Is social media bad for me?
28 September 2023
Social media can be great, but it can have its downsides too. Here's how to recognise the risks
There’s a lot to love about social media. It can help us express ourselves, stay in touch, make connections, learn about the world and get advice – including about sexual health.
But social media can have its negative sides too. Here are some risks and red flags to look out for.
What can go wrong with social media?
Feeling bad about yourself
It’s easy to compare yourself to others on social media and feel like you’re not good enough. But we all do things to make life look bigger and better on social media than it really is. Try to remember that social media is an edited version of reality, not real life.
Because social media is online and not face to face some people use it to say nasty things – this might be about you or people like you. This can make you feel really bad. If this happens – and it happens a lot! – the best thing to do is leave the conversation, or mute or unfollow the account.
Feeling bad about how you look
Social media is often about pictures and videos, which puts focus on how people look. Try to remember that what you’re looking at has been carefully composed, edited or filtered. This is especially true when it comes to influencers and celebrities, who use many editing tricks and spend lots on their appearance.
Chasing likes and comments
Getting positive comments and likes can feel great. But chasing them, so you are posting more and being more exaggerated to get a response, can make you feel terrible. Especially when the likes don’t come or the comments are negative. Why not spend time with people who like you in real life instead?
Feeling lonely or isolated
When times are tough, social media can make you feel like you’re the only person who is unhappy. This can feel so lonely, but it’s how social media makes lots of people feel. And the more time you spend online, the less time you’ve got to spend with people in real life who make you feel good.
Feeling depressed and anxious
Social media is a constant source of information and news, some of which focuses on bad, negative and scary things. And the more you click on this kind of content, the more you’ll see it in your feed. This can make things seem way worse than they actually are.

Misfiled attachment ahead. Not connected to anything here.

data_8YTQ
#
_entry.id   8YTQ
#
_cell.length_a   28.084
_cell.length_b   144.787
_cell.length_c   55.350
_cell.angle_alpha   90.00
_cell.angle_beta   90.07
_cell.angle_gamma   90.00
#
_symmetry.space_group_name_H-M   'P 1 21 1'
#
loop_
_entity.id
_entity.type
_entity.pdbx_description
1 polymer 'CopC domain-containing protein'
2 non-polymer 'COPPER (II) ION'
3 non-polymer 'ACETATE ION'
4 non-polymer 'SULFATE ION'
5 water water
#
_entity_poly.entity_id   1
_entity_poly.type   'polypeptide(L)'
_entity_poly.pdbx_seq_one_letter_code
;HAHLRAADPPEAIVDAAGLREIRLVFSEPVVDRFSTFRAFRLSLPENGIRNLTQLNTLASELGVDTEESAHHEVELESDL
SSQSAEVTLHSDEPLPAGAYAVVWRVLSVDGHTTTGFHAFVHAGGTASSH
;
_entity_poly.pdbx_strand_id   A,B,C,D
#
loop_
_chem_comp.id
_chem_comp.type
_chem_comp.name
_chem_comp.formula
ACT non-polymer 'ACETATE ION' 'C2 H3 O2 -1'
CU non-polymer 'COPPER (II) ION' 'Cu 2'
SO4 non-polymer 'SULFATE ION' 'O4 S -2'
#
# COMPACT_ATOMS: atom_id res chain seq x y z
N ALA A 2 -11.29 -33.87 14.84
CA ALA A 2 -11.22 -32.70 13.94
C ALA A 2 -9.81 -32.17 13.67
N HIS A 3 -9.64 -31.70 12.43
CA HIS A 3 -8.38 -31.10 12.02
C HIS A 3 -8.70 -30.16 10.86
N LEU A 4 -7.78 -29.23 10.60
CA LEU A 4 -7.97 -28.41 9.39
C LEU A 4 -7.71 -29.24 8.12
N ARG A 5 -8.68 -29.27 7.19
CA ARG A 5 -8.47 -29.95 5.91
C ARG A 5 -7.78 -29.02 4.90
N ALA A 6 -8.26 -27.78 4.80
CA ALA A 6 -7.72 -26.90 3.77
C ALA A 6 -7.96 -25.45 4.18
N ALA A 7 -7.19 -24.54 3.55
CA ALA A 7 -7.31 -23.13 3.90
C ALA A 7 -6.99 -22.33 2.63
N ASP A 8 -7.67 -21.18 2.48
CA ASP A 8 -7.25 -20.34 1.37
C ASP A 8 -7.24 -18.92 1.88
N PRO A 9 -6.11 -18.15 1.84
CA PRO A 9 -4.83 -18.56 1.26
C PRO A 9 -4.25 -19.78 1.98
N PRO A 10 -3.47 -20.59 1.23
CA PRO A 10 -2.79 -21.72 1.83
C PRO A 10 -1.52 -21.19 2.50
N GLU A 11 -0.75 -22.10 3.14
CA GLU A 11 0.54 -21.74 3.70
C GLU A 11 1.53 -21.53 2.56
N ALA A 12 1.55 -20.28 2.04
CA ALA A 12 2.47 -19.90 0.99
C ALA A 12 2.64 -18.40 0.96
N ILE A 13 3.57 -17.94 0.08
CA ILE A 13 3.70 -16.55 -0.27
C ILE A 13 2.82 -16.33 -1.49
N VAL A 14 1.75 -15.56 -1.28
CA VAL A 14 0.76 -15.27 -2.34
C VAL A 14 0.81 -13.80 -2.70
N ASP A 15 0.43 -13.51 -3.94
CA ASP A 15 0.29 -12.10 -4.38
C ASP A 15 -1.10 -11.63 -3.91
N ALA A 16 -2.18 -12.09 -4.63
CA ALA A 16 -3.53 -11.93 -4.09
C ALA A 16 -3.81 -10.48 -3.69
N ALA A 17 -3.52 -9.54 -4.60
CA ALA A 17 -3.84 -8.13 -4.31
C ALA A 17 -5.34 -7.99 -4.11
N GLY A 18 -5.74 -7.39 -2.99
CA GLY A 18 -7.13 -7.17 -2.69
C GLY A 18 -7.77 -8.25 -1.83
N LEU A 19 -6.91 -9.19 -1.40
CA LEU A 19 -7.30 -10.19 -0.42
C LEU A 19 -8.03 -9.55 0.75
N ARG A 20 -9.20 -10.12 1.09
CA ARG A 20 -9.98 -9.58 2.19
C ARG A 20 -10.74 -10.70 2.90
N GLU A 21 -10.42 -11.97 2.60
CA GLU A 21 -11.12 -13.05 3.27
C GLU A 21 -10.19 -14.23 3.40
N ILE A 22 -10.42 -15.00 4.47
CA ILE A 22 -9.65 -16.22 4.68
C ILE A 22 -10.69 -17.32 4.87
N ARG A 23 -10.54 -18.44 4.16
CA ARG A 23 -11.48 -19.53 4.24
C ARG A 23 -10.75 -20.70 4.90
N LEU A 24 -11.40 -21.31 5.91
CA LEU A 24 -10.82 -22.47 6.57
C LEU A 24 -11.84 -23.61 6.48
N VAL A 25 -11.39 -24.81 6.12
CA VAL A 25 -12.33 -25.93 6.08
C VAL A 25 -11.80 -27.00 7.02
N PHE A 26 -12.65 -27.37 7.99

Anyone can post on social media. Even people who don’t have their facts right. This makes it hard to know what is real or accurate. This can put you at risk. For example, say you see a post about preventing sexually transmitted infections. If this advice is wrong and you follow it, you might think you’re protected when you aren’t. That’s why it’s important to check where the information is coming from, and if you don’t know or trust the source do some fact-checking on trusted websites like Be In the KNOW.
What are the signs that I have a problem with social media?
Here are some red flags to look out for.
Spending more time online
You find it hard to stop using social media and are spending more time than you’d like checking it.
Feeling bad, anxious or angry after being on social media
After scrolling through social media you feel bad about yourself, angry at other people or generally more worried and anxious.
Struggling to sleep
You’re scrolling social media for hours when you should be going to sleep and compulsively check your phone during the night. Or your worries about what is happening on social media keep you awake.
Changing your eating habits
Often worrying about how you look or your weight can be sign that social media is having a negative effect on you. This might lead you to restrict and record your food, binge eat or vomit what you’ve eaten.
Self-harming or feeling suicidal
These are scary things to experience, and they are not just caused by social media but it can often make these feelings worse. Remember you’re not alone. There are people who can help you if you’re struggling with thoughts like these – the best thing to do is talk to someone you trust about how you’re feeling.
If you are feeling any of these things, don't just ignore them. Our page on looking after your mental health for ideas on what you can do to help you feel better.
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